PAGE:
Category Archives: the Left

An interview with China Miéville: “A Strategy for Ruination”

“It’s too late to save, but we might repurpose. Suturing, jerry-rigging, cobbling together. Finding unexpected resources in the muck, using them in new ways. A strategy for ruination.”

Stephen Lovell: “The great error”

Yuri Slezkine’s argument in The House of Government: A saga of the Russian Revolution is that ‘the Bolsheviks were not a party but an apocalyptic sect. In an extended essay on comparative religion …, he puts Russia’s victorious revolutionaries in a long line of millenarians extending back to the ancient Israelites; in their “totalitarian” demands on the individual believer, he suggests, the Bolsheviks are cut from the same cloth as the sixteenth-century Münster Anabaptists and the original “radical fundamentalist”, Jesus Christ.’

Bhaskar Sunkara: “The Few who Won”

“Yet both the Mensheviks and the Bolsheviks were wrong in 1917. The Mensheviks’ faith in Russian liberals was misplaced, as were the Bolsheviks’ hopes for world revolution and an easy leap from the kingdom of necessity to the kingdom of freedom. The Bolsheviks, having seen over ten million killed in a capitalist war, and living in an era of upheaval, can be forgiven. We can also forgive them because they were first. What is less forgivable is that a model built from errors and excesses, forged in the worst of conditions, came to dominate a left living in an unrecognizable world.”

Jonah Birch & Bhaskar Sunkara discuss “Lessons From the First Red Century”

“For those of us between the two traditions of revolutionary socialism and social democracy, we have no program, no clear alternative to either. Either we choose to fight for gains for workers within the system, while re-stabilizing the system, the path of social democracy, or we choose an insurrectionary path in an era where state legitimacy and other factors makes that seem unrealistic in advanced capitalist countries. The challenge for us today is developing that alternative, the type of strategy and politics that can actually transform the world.”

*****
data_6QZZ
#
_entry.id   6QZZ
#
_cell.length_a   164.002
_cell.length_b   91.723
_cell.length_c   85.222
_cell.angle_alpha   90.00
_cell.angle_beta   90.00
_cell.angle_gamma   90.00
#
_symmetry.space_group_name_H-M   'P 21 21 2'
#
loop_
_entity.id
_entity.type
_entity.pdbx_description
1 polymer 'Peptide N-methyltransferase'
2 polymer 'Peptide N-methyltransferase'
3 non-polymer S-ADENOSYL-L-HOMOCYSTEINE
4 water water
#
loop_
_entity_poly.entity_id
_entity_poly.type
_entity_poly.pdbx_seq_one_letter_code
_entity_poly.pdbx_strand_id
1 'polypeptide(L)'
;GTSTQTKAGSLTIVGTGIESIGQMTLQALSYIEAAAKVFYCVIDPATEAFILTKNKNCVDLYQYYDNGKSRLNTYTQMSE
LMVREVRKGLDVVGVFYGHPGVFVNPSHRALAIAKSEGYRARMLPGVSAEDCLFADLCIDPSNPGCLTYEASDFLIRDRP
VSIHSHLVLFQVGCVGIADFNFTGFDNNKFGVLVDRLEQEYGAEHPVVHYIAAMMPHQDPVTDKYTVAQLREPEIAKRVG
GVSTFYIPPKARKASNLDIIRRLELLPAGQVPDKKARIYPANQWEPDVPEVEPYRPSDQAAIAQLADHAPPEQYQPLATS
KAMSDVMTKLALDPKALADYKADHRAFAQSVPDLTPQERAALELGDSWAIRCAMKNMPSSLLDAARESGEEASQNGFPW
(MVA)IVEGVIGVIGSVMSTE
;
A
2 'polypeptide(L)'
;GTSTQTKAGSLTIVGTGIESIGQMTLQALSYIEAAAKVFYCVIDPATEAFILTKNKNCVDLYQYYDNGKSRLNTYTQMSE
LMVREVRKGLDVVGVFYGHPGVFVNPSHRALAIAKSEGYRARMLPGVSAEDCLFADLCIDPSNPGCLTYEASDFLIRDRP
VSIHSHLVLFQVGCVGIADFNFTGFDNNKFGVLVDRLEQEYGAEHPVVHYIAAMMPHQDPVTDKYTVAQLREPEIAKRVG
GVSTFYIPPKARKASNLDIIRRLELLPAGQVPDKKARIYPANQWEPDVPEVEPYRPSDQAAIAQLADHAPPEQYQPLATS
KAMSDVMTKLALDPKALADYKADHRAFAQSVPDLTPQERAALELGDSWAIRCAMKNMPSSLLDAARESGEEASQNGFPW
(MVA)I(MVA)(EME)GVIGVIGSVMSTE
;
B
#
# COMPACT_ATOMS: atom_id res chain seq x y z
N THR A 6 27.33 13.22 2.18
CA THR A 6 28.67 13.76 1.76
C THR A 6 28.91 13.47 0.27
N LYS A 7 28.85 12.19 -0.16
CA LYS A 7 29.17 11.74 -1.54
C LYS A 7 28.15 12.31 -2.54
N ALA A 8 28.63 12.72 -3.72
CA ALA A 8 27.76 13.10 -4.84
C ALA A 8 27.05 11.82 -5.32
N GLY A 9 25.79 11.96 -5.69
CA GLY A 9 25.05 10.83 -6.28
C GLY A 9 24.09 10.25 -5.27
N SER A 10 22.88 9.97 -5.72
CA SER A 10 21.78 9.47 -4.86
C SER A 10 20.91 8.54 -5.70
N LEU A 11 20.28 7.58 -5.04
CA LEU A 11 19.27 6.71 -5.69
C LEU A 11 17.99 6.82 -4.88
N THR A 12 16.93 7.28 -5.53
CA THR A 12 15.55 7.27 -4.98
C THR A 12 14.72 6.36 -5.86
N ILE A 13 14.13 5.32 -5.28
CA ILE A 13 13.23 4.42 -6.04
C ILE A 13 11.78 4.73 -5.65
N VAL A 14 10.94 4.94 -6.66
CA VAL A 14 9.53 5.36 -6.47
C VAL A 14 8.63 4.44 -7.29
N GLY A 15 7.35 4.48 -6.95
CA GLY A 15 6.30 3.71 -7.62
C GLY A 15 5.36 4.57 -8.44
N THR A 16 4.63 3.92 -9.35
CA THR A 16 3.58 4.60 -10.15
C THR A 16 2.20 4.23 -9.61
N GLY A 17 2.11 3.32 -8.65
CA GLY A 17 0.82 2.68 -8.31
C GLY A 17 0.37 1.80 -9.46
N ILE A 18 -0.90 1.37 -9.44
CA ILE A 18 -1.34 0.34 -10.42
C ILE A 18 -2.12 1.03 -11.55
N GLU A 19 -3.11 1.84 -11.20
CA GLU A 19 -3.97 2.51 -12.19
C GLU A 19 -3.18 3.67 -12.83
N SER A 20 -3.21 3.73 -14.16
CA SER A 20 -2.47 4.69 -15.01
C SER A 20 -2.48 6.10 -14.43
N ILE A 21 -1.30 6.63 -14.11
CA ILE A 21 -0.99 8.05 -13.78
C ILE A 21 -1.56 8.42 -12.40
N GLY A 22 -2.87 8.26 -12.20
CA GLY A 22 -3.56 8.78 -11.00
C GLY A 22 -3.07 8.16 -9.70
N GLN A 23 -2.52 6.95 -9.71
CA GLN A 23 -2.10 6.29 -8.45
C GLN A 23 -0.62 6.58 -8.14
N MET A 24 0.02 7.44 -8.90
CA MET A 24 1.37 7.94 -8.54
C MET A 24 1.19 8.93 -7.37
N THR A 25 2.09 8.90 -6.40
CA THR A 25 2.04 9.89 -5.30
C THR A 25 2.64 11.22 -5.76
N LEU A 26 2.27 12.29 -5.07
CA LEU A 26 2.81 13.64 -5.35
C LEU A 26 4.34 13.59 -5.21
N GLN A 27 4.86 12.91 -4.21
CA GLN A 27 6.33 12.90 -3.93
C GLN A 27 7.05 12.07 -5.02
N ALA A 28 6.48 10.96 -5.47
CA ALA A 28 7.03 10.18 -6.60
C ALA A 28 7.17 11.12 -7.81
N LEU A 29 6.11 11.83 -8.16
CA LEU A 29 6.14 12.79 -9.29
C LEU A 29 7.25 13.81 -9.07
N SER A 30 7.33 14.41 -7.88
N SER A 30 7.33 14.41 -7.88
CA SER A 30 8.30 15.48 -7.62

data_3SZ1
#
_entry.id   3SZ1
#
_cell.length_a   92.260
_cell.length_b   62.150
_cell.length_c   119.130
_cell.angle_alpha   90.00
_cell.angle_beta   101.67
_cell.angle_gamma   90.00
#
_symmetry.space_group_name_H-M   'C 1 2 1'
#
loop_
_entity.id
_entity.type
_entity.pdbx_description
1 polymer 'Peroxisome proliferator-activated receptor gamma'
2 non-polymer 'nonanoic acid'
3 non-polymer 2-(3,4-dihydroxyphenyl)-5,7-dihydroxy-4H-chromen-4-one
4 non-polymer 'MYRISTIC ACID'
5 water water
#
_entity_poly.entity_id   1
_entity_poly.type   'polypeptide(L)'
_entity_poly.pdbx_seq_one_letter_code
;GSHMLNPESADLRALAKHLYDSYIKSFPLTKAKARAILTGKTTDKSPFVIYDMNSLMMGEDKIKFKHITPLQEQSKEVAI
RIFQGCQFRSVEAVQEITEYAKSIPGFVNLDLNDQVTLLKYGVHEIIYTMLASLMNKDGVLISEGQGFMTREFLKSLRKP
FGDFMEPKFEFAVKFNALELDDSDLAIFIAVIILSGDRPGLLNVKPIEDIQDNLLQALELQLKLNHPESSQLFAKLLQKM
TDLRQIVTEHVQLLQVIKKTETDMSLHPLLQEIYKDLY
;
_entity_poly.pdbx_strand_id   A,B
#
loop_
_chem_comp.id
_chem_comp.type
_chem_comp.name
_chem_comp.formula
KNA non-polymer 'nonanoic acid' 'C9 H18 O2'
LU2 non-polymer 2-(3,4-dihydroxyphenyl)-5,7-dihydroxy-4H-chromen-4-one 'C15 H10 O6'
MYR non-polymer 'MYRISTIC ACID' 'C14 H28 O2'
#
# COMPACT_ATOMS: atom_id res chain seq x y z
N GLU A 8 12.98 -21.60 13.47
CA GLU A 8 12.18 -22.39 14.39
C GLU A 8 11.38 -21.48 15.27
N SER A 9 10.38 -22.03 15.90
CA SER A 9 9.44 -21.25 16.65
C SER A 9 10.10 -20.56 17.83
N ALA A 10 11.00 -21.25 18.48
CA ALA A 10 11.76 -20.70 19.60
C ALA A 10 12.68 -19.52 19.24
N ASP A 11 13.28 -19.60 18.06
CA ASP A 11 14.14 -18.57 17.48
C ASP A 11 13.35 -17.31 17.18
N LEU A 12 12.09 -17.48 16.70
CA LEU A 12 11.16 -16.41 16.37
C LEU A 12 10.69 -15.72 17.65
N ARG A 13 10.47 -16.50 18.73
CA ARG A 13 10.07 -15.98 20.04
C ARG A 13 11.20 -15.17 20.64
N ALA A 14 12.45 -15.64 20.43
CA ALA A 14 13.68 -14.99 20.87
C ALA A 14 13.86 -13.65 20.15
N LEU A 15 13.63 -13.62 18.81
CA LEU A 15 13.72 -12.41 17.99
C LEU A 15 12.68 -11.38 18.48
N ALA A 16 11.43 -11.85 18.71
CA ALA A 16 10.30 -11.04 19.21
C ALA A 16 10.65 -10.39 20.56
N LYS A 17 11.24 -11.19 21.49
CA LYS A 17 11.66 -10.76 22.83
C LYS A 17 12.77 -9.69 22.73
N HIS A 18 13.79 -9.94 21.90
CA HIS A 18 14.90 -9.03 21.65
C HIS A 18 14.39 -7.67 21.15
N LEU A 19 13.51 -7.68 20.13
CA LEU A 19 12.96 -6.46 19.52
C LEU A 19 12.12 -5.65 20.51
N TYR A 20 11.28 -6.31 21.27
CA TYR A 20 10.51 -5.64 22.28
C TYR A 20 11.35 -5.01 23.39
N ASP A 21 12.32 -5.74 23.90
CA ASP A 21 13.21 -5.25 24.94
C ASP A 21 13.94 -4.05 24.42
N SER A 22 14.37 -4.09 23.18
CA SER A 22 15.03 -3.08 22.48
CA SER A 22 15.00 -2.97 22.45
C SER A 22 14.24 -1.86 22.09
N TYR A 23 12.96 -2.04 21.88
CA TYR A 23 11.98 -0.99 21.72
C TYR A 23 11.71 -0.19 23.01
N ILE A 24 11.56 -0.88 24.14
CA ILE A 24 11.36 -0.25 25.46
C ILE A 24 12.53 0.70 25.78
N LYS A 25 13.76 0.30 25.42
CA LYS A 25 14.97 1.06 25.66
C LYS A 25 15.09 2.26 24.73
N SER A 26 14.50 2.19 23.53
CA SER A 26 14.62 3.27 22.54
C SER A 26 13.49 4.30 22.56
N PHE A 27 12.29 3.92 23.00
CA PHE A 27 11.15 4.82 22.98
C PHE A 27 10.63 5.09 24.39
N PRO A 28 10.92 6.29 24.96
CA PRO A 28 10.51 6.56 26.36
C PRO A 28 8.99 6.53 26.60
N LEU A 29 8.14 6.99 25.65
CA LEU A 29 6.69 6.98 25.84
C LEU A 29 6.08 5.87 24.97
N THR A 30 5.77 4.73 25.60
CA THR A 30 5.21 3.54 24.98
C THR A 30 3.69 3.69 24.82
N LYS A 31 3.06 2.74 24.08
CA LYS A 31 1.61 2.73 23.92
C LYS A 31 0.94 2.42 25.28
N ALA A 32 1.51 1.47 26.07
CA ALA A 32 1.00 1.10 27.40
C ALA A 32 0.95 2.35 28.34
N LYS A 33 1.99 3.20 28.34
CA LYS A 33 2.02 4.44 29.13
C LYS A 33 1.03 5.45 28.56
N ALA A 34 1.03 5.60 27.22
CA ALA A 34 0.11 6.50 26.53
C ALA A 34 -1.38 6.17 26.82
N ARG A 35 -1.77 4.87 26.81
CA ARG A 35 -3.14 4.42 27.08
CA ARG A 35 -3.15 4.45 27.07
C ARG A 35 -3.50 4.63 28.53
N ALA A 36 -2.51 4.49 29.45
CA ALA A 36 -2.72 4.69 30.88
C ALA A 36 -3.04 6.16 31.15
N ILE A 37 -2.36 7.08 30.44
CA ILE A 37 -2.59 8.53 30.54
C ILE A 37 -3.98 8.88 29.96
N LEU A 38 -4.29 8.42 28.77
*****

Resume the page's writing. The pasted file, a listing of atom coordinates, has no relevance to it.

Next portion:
Chris Maisano: “Politics without Politics”

“Four decades of defeat and marginalization means that a new generation of socialists is now joining a Left in serious need of inspiration and guidance. We would be well served to mine our own tradition’s rich vein of history, theory, and practice, including that of Gramsci himself. The alternative is a politics without politics, the substitution of technique for strategy.”

Scott Nappalos: “Anarchist Social Organization”

“The rise of the right and the incapacity of the institutional left to offer an alternative is pressing the crucial question for our time: what is our strategy in pre-revolutionary times? The revolutionary left is fixated on the ruptures and revolutions of history, and this has done little to prepare us for the present. … Resistance remains largely fragmented, and more often than not abstracted from the struggles of daily life and carried out by a semi-professional activist subculture. The challenge then is where to begin, or more specifically how to move beyond the knowledge, experiences, and groups of the past two decades towards a broader social movement?”

“The First Thing Colleges must Understand about Antifa: What the Word Means”

Definitions of the often-conflated terms “antifa,” “antifascism,” and “black bloc.”

Youssef El-Gingihy: “100 years on from the Russian Revolution, could a 21st century revolt bring about the end of capitalism?”

“Since 1917, countless social movements have taken their cue from this momentous uprising, and its lasting impact on the world may yet to be felt fully.”

Theodoros Karyotis: “The Right to the City in an Age of Austerity”

“In Greece, resistance to austerity comprises a mosaic of struggles for a right to the city, conceived as the collective self-determination of everyday life.”

Doug Greene interviewed on “Blanqui’s Politics of Revolution”

“For Blanquism, liberation comes from a small elite conspiracy who act in place of the working class. By contrast, Marxist politics are centered on the self-emancipation of the working class. Marxists believe that the liberation of the workers does not come from saviors, whether benevolent reformers or virtuous conspirators. Whereas Blanqui considered a revolutionary dictatorship to be ruled by a conspiracy because the people were too ignorant to rule on their own behalf, for Marxists the dictatorship of the proletariat is the rule of the workers as a class or democracy for the vast majority.”